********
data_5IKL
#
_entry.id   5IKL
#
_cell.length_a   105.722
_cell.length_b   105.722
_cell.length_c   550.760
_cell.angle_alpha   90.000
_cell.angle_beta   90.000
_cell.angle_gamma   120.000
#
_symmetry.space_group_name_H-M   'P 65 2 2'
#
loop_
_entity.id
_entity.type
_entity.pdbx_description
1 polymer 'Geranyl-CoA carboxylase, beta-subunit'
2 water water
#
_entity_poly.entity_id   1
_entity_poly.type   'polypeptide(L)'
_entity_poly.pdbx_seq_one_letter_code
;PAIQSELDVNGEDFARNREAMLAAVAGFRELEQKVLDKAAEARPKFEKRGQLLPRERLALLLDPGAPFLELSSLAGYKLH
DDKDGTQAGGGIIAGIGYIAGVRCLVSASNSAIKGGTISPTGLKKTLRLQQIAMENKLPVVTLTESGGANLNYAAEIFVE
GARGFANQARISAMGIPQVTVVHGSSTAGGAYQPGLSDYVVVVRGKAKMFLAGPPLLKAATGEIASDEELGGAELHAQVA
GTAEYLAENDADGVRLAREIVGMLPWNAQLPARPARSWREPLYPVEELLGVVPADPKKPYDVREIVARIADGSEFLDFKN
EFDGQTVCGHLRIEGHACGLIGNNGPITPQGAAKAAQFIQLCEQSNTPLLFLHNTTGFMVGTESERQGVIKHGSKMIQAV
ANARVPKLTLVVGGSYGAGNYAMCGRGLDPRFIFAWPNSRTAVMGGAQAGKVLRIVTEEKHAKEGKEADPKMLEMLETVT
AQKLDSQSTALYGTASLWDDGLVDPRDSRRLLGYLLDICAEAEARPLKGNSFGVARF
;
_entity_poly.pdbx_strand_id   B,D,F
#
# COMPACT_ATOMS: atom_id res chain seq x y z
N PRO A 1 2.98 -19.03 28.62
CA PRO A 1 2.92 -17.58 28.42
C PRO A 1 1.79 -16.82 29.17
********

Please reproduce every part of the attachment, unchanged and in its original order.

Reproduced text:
data_5IKL
#
_entry.id   5IKL
#
_cell.length_a   105.722
_cell.length_b   105.722
_cell.length_c   550.760
_cell.angle_alpha   90.000
_cell.angle_beta   90.000
_cell.angle_gamma   120.000
#
_symmetry.space_group_name_H-M   'P 65 2 2'
#
loop_
_entity.id
_entity.type
_entity.pdbx_description
1 polymer 'Geranyl-CoA carboxylase, beta-subunit'
2 water water
#
_entity_poly.entity_id   1
_entity_poly.type   'polypeptide(L)'
_entity_poly.pdbx_seq_one_letter_code
;PAIQSELDVNGEDFARNREAMLAAVAGFRELEQKVLDKAAEARPKFEKRGQLLPRERLALLLDPGAPFLELSSLAGYKLH
DDKDGTQAGGGIIAGIGYIAGVRCLVSASNSAIKGGTISPTGLKKTLRLQQIAMENKLPVVTLTESGGANLNYAAEIFVE
GARGFANQARISAMGIPQVTVVHGSSTAGGAYQPGLSDYVVVVRGKAKMFLAGPPLLKAATGEIASDEELGGAELHAQVA
GTAEYLAENDADGVRLAREIVGMLPWNAQLPARPARSWREPLYPVEELLGVVPADPKKPYDVREIVARIADGSEFLDFKN
EFDGQTVCGHLRIEGHACGLIGNNGPITPQGAAKAAQFIQLCEQSNTPLLFLHNTTGFMVGTESERQGVIKHGSKMIQAV
ANARVPKLTLVVGGSYGAGNYAMCGRGLDPRFIFAWPNSRTAVMGGAQAGKVLRIVTEEKHAKEGKEADPKMLEMLETVT
AQKLDSQSTALYGTASLWDDGLVDPRDSRRLLGYLLDICAEAEARPLKGNSFGVARF
;
_entity_poly.pdbx_strand_id   B,D,F
#
# COMPACT_ATOMS: atom_id res chain seq x y z
N PRO A 1 2.98 -19.03 28.62
CA PRO A 1 2.92 -17.58 28.42
C PRO A 1 1.79 -16.82 29.17